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Looking at their most recent results, it might seem like the Toronto Maple Leafs haven’t made any changes in the middle of the season.
But, as everyone around the hockey world was made aware of, the team fired Mike Babcock and replaced him with highly-reputable rookie head coach Sheldon Keefe.
Since making the switch on Nov. 20, the Leafs are 4-3-0 with their new man behind the bench — a pace that would likely keep them out of the playoffs for the first time in three seasons.
Even if it’s a slight improvement on where the team was heading under Babcock, Leafs fans would surely expect more from Keefe, a coach that was heralded as someone with the potential to unlock Toronto’s offence.
Throughout their time together with the Sault Ste. Marie Greyhounds and the Toronto Marlies, Keefe and Leafs GM Kyle Dubas were able to preach a style of play that kept possession on their side. And after promoting Keefe to the big club, it looks like the two have been able to convince the Maple Leafs brass to buy into the same ideal.
With this total acceptance throughout the organization, there was reason to be excited about the new-look Leafs, even though they hadn’t made many on-ice personnel changes.
Fast forward to seven games into Keefe’s reign, and the team is still facing harsh criticism.
In reality, those contests have been fairly close and were dependent on a couple of misplays or late-game collapses. Most recently, the Colorado Avalanche was able to squeak by with a 3-1 win with an empty net goal, and that came one night after the Philadelphia Flyers scored four goals in the final five minutes of a 6-1 over the Leafs.
Despite the two losses on back-to-back nights, Toronto entered the final 10 minutes of play with just a 2-1 deficit in both of those games. With that in mind, it’s not hard to imagine that some of those scores will eventually turn in the Leafs’ favour.
Especially when you consider how they’ve been able to play under Keefe, a style of play that could spell out sustainable victories in the future.
In most metrics used to determine a team’s predictable success — expected goals and shot attempts are just a sample — the Leafs vastly improved under Keefe and sit among the top teams in the NHL.
Even if the Leafs led the league in shot-attempt rate and had a higher shot-attempt share under Babcock, they were nowhere close to getting a consistent quality with those attempts. Their expected goal rate was close to the bottom, and considering the talent they were able to put on the ice, it should have been in the upper tier.
The systems changed and so did the underlying results. More quality chances led to more expected goals, but the team did not have to sacrifice quantity for quality as the rate of shot attempts for the Leafs increased under Keefe.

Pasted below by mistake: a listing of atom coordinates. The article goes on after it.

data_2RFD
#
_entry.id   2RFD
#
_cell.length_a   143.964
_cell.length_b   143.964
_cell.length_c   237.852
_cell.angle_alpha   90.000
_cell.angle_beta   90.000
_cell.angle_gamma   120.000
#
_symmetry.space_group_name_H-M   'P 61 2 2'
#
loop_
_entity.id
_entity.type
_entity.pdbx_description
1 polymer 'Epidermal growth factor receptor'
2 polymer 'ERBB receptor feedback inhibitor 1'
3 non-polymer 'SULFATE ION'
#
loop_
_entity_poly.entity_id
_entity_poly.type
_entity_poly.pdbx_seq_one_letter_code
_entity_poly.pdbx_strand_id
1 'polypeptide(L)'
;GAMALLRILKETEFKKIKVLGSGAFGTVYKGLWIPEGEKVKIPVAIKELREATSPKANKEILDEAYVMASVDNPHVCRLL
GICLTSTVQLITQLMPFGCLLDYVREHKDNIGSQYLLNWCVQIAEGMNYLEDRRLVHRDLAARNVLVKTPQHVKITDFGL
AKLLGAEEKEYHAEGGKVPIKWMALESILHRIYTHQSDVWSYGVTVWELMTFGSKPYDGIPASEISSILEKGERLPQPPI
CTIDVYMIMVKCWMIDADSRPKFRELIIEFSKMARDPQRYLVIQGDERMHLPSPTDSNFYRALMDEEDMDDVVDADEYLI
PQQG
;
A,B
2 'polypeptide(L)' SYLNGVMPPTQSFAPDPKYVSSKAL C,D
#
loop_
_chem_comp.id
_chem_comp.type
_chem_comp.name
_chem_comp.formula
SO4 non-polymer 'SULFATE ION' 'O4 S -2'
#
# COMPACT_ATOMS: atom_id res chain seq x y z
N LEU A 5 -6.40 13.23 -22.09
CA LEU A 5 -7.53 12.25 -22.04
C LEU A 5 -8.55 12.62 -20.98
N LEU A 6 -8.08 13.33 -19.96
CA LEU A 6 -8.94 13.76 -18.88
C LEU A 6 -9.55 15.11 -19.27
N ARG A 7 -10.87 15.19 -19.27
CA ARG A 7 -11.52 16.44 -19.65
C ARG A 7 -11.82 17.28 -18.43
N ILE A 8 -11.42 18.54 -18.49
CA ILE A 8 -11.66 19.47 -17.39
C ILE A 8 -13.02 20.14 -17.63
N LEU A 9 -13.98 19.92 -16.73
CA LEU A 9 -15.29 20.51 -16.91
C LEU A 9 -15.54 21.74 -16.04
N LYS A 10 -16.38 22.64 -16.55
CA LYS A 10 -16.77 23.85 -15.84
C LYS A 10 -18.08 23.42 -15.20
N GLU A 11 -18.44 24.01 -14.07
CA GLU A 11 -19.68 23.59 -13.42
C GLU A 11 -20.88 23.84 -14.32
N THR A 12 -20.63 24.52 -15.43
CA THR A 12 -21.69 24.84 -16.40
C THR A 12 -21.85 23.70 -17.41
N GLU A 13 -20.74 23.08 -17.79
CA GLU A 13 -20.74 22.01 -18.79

This is especially true when it comes to attempts in the high-danger area, close to the opposing goal.
An increase of almost two high-danger shot attempts per hour launches Toronto into the top-10 since Keefe took over as head coach. Getting shots off in areas that are more likely to turn into goals should lead to more goals — eventually.
But for now, the Leafs’ shooting percentage in those areas has sunk into something that is just plainly not sustainable. There is no viable way to see Toronto continuing to have only a 12.28 per cent of their high-danger shots end up in the back of the net.
Considering that teams like the Los Angeles Kings and Ottawa Senators are just a couple percentage points away from the Leafs in this metric, Toronto is bound to bounce back.
The puck luck just isn’t on their side right now, but that should change by season’s end and the mass hysteria caused by just some fluke goals will subside.
The main takeaway should be Keefe’s relatively small sample size behind the Leafs bench. Even if seven games is enough to get a sense of how this team will perform, judging individual players on such a small stint with a new coach is hard to justify.
Take Auston Matthews, for example. When he’s on the ice at 5-on-5, the Leafs are having only 4.69 per cent of their shots end up in the back of the net — teams throughout the league have accumulated a 7.93 shooting percentage since Toronto’s coaching change.
To get a sense of how many pucks usually go in while he’s on the ice, Matthews averaged a 9.69 shooting percentage at 5-on-5 from his rookie season up until the end of last season.
The Leafs are trending in a positive direction, which is mainly because of their stylistic change, but they’re just not scoring as much as Toronto fans would like to see.
It might be hard to be patient after such a horrid start to the season, but under Keefe, this team is playing much better. The shooting percentages should return to normal and the Leafs will eventually win more games because of it.
Now, when those wins occur in the season could warrant some more concern, but with 52 games remaining on their schedule, there is more than enough time for the team’s results to normalize and end up where they should rightfully be.
I’m sorry to disappoint you if you’re looking to panic about the Toronto Maple Leafs.
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